"Passports" before the 18th Century had a pure functional character. Security features were, in the best case, a watermark and a wax seal. Forgery, back then, was not an issue like it is nowadays. Only from the 1980s on, security features became a thing. A state-of-the-art passport nowadays has dozens of security features - visible and invisible. Some are known only by the security document printer itself. Read more...
4. What are some of the rarest and most valuable historical passports that have ever been sold or auctioned?
Lou Gehrig, Victor Tsoi, Marilyn Monroe, James Joyce, and Albert Einstein when it comes to the most expensive ones. Read more...
5. How do diplomatic passports differ from regular passports, and what makes them significant to collectors?
Such documents were often held by officials in high ranks, like ambassadors, consuls or special envoys. Furthermore, these travel documents are often frequently traveled. Hence, they hold a tapestry of stamps or visas. Partly from unusual places.
6. Can you provide insights into the stories behind specific historical passports that offer unique insights into past travel and migration trends?
7. What role did passports play during significant historical events, such as wartime travel restrictions or international treaties?
During war, a passport could have been a matter of life or death. Especially, when we are looking into WWII and the Holocaust. And yes, during that time, passports and similar documents were often forged to escape and save lives. Example...
8. How has the emergence of digital passports and biometric identification impacted the world of passport collecting?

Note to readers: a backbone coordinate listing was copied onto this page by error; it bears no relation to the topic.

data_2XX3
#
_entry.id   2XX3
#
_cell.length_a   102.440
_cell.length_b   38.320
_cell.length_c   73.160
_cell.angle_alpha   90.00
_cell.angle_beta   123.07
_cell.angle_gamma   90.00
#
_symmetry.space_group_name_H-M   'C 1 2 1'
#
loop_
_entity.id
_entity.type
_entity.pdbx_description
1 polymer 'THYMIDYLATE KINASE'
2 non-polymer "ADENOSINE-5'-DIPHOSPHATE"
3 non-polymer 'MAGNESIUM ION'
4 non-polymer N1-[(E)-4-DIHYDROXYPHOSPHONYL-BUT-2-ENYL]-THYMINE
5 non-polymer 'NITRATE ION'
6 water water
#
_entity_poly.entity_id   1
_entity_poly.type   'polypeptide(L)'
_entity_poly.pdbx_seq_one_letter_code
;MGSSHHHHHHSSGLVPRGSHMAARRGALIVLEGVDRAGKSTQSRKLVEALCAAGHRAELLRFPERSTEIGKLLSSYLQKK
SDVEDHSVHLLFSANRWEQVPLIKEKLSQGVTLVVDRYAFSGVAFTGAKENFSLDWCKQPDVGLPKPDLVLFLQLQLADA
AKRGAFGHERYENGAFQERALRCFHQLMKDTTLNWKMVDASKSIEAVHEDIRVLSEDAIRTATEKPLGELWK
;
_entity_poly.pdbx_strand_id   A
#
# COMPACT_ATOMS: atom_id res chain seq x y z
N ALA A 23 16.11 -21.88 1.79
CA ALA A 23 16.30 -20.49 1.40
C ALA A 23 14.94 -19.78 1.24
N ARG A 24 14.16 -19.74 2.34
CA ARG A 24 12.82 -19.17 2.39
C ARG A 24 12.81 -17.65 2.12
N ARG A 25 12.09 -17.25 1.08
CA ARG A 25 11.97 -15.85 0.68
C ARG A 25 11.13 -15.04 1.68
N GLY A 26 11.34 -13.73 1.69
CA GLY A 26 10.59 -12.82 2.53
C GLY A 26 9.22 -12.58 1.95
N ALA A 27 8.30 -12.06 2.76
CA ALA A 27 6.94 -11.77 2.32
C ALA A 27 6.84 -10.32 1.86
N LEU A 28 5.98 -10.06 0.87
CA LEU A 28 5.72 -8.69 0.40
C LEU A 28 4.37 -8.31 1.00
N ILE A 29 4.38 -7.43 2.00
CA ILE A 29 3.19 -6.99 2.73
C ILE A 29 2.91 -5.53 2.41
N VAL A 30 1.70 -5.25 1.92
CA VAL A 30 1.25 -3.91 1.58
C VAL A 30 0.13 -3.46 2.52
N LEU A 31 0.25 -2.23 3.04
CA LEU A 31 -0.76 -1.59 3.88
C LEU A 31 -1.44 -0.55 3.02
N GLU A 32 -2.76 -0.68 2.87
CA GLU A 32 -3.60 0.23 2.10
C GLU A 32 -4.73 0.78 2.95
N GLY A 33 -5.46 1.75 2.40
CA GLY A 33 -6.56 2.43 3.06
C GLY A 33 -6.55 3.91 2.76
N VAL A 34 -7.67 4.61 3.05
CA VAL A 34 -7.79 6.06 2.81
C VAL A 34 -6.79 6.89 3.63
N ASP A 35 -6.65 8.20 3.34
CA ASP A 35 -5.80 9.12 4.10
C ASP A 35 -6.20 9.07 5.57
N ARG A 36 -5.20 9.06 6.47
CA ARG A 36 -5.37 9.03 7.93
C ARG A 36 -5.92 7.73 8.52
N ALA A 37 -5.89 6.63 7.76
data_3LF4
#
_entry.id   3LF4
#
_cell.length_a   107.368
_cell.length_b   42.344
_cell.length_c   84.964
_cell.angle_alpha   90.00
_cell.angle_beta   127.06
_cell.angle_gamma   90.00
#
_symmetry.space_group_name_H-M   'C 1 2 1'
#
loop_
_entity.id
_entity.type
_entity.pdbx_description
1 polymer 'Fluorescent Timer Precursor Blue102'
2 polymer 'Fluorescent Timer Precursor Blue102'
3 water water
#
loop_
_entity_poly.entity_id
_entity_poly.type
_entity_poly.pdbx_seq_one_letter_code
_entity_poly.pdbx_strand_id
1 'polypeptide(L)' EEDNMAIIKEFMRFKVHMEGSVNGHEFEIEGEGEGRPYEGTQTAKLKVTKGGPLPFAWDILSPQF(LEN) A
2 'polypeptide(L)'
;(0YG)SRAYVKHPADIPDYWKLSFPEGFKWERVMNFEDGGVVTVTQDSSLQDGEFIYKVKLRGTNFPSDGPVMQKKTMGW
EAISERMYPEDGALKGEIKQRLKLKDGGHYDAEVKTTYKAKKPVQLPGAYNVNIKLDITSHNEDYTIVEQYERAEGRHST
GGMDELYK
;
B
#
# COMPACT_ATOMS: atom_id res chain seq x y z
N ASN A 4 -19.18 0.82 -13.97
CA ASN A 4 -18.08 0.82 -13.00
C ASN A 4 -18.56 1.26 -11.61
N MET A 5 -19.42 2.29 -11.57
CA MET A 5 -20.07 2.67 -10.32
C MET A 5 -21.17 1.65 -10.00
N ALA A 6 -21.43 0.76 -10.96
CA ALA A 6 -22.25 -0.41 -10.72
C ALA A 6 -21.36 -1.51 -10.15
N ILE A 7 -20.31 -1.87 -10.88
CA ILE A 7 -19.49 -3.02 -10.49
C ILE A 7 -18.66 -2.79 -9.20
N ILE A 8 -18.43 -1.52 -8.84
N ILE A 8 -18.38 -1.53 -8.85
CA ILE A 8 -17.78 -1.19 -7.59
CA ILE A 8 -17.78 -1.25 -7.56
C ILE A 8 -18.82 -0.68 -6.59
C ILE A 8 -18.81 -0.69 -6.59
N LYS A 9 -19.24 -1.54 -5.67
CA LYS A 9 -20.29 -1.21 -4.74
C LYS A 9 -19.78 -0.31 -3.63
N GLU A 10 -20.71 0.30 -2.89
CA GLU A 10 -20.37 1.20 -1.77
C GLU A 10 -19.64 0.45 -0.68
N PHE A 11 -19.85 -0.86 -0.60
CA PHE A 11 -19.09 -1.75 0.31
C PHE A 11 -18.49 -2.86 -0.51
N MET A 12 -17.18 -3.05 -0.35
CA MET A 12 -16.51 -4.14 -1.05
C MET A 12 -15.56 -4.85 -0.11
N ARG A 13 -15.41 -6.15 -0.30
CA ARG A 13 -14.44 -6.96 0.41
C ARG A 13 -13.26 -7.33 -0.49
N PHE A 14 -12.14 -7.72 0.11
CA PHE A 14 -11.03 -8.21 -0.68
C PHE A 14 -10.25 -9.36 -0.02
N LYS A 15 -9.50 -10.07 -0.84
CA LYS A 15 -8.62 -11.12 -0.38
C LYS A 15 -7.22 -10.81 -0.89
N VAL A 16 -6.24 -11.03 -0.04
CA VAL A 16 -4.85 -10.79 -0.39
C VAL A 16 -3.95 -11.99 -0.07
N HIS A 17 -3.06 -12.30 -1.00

Current modern passports having now often a sparkling, flashy design. This has mainly two reasons. 1. Improved security and 2. Displaying a countries' heritage, icons, and important figures or achievements. I can fully understand that those modern documents are wanted, especially by younger collectors.
9. Are there any specialized collections of passports, such as those from a specific country, era, or distinguished individuals?
Yes, the University of Western Sidney Library has e.g. a passport collection of the former prime minister Hon Edward Gough Whitlam and his wife Margaret. They are all diplomatic passports and I had the pleasure to apprise them. I hold e.g. a collection of almost all types of the German Empire passports (only 2 types are still missing). Also, my East German passport collection is quite extensive with pretty rare passport types.
10. Where can passport collectors find reliable resources and reputable sellers to expand their collection and learn more about passport history?
A good start is eBay, Delcampe, flea markets, garage or estate sales. The more significant travel documents you probably find at the classic auction houses. Sometimes I also offer documents from my archive/collection. See offers... As you are already here, you surely found a great source on the topic 😉
11. Is vintage passport collecting legal? What are the regulations and considerations collectors should know when acquiring historical passports?
First, it's important to stress that each country has its own laws when it comes to passports. Collecting old vintage passports for historical or educational reasons is safe and legal, or at least tolerated. More details on the legal aspects are here...
Does this article spark your curiosity about passport collecting and the history of passports? With this valuable information, you have a good basis to start your own passport collection.
Question? Contact me...